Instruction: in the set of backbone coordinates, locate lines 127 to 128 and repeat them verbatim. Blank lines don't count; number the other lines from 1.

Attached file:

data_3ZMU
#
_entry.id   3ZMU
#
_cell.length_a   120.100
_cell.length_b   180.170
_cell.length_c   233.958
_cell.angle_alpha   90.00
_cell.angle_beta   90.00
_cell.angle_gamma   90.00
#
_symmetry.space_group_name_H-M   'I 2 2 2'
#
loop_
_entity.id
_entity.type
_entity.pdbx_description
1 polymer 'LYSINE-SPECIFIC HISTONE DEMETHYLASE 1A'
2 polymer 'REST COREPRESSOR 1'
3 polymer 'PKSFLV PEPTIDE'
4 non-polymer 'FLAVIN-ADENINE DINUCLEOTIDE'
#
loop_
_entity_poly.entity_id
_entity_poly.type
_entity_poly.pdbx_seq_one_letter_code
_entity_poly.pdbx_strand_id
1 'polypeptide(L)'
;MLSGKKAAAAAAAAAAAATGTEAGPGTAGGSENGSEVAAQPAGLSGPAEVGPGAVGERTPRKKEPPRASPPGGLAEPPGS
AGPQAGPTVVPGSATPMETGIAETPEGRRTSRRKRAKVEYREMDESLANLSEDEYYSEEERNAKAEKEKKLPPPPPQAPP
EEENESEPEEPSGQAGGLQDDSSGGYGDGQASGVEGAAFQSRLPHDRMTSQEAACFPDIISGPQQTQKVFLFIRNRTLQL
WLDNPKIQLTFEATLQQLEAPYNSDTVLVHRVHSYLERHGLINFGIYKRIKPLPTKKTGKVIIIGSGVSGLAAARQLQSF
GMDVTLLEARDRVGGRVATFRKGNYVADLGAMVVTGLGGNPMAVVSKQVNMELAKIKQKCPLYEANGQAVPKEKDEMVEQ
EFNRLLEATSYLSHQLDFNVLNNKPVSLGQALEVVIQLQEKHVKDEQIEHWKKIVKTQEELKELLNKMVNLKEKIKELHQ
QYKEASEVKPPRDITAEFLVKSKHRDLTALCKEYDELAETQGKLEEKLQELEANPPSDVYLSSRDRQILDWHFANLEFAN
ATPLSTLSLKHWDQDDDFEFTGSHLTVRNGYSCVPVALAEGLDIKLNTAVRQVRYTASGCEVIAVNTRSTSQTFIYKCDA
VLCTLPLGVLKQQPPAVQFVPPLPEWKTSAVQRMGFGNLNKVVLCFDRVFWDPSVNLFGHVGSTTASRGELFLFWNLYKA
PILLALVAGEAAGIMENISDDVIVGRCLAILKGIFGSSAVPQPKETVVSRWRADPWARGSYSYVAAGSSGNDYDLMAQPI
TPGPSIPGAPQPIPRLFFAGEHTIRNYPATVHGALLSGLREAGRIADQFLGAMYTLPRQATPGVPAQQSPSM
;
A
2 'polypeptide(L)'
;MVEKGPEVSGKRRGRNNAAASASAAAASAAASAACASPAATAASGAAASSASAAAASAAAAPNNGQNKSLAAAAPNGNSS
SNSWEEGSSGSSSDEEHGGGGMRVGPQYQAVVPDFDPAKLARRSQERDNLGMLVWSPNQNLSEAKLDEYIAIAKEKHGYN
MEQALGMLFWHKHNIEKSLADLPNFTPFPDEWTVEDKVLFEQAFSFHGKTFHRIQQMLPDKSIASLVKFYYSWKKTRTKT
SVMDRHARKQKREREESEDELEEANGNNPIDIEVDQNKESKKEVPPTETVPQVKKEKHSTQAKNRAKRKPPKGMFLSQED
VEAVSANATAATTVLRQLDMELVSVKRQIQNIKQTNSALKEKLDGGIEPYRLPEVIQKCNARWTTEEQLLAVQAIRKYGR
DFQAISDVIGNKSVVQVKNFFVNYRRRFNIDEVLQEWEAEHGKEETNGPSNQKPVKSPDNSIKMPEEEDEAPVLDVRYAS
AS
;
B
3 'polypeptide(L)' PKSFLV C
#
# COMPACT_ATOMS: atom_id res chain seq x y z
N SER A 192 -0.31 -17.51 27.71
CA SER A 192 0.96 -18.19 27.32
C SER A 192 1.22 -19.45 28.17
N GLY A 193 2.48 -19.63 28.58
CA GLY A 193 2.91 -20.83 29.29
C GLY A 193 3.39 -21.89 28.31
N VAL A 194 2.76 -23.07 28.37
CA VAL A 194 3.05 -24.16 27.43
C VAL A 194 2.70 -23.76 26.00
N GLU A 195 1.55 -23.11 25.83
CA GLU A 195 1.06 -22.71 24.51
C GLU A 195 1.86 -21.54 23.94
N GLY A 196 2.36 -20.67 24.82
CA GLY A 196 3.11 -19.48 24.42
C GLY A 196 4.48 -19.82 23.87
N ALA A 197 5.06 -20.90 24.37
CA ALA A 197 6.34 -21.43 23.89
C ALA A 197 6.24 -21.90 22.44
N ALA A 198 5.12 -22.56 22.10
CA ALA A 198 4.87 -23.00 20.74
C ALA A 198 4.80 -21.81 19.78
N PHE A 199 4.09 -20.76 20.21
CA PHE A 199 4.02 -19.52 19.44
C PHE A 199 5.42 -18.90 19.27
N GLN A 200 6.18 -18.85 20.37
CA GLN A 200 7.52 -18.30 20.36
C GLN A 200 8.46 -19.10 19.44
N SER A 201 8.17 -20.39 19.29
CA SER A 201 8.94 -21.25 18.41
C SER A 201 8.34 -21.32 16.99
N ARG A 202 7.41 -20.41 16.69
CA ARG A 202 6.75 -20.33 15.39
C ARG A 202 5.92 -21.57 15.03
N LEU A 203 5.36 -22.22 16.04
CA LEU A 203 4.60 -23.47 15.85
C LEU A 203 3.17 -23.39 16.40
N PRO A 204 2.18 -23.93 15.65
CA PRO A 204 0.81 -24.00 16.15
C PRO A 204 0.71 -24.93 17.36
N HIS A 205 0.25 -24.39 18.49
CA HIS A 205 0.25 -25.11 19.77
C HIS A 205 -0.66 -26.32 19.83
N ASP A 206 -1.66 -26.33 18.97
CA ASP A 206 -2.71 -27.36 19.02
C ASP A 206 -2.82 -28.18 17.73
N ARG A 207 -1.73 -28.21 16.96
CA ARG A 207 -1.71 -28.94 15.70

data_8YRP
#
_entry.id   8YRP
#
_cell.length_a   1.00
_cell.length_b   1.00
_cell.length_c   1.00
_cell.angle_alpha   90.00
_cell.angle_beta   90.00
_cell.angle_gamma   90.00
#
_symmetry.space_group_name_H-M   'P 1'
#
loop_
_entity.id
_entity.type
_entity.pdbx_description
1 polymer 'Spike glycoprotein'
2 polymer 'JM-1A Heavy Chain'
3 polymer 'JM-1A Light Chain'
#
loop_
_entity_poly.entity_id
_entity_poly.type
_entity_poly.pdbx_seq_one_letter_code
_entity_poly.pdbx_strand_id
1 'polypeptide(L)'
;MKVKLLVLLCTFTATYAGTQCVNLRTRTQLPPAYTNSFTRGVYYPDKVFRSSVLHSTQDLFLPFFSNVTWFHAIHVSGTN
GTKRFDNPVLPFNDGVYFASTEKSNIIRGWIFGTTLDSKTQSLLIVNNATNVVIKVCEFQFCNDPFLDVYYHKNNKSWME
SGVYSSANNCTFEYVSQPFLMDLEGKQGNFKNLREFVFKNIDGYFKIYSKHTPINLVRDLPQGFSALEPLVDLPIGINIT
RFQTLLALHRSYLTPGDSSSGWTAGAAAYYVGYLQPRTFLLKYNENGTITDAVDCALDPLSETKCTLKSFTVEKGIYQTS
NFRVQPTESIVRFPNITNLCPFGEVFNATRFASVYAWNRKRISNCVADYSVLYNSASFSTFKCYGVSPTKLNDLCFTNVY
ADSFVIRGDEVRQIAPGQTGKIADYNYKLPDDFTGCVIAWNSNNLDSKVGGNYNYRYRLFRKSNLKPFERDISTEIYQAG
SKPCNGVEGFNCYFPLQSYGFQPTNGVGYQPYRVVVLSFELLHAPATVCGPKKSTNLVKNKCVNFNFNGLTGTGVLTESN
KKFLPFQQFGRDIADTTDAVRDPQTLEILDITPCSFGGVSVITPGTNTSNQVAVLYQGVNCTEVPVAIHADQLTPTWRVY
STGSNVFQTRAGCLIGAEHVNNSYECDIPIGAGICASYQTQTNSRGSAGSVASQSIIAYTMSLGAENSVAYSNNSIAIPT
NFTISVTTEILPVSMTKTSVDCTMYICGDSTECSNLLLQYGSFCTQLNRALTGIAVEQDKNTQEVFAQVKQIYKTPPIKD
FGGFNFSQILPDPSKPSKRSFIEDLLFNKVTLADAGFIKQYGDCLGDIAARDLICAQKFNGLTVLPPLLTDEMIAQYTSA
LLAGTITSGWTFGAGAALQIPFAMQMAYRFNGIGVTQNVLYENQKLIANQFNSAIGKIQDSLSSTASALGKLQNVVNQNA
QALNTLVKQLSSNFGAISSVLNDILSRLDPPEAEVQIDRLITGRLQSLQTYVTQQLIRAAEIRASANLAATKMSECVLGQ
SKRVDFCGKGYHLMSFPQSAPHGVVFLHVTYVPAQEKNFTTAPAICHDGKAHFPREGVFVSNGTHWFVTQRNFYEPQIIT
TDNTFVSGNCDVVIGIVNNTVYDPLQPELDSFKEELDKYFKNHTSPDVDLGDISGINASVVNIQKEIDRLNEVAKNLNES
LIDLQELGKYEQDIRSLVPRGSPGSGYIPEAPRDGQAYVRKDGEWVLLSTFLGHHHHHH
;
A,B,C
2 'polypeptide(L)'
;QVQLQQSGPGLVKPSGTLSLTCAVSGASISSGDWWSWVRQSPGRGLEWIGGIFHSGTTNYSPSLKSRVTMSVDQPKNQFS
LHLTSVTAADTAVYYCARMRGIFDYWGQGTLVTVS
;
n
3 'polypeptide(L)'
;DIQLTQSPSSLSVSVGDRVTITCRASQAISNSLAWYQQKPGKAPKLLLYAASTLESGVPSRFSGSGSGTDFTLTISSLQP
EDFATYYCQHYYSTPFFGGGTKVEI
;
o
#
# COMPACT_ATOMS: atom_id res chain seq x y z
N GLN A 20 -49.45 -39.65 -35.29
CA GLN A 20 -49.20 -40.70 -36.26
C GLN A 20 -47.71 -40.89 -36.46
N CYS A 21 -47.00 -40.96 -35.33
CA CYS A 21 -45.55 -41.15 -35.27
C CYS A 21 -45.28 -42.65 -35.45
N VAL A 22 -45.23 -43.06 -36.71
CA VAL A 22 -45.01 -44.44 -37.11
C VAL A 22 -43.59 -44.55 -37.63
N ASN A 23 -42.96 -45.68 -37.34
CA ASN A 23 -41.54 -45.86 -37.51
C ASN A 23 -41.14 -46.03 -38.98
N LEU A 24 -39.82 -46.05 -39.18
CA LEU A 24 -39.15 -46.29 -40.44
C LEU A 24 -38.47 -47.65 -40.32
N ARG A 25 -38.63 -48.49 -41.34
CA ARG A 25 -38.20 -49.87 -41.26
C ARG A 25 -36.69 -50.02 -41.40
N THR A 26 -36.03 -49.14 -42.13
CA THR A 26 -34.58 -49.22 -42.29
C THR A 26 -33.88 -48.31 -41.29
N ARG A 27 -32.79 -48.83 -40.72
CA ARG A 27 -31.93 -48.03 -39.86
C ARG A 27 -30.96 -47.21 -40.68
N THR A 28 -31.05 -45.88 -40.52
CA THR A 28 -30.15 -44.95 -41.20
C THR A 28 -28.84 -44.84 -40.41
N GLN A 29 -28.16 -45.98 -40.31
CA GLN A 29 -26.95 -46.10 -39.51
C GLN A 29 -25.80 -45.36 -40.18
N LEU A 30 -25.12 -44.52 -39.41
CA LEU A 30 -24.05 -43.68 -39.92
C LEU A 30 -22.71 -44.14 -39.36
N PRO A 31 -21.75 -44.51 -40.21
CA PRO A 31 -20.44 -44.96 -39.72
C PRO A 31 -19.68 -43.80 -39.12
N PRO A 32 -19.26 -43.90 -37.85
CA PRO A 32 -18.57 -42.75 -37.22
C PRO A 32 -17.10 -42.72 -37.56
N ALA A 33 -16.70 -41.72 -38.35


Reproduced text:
_entity_poly.pdbx_strand_id
1 'polypeptide(L)'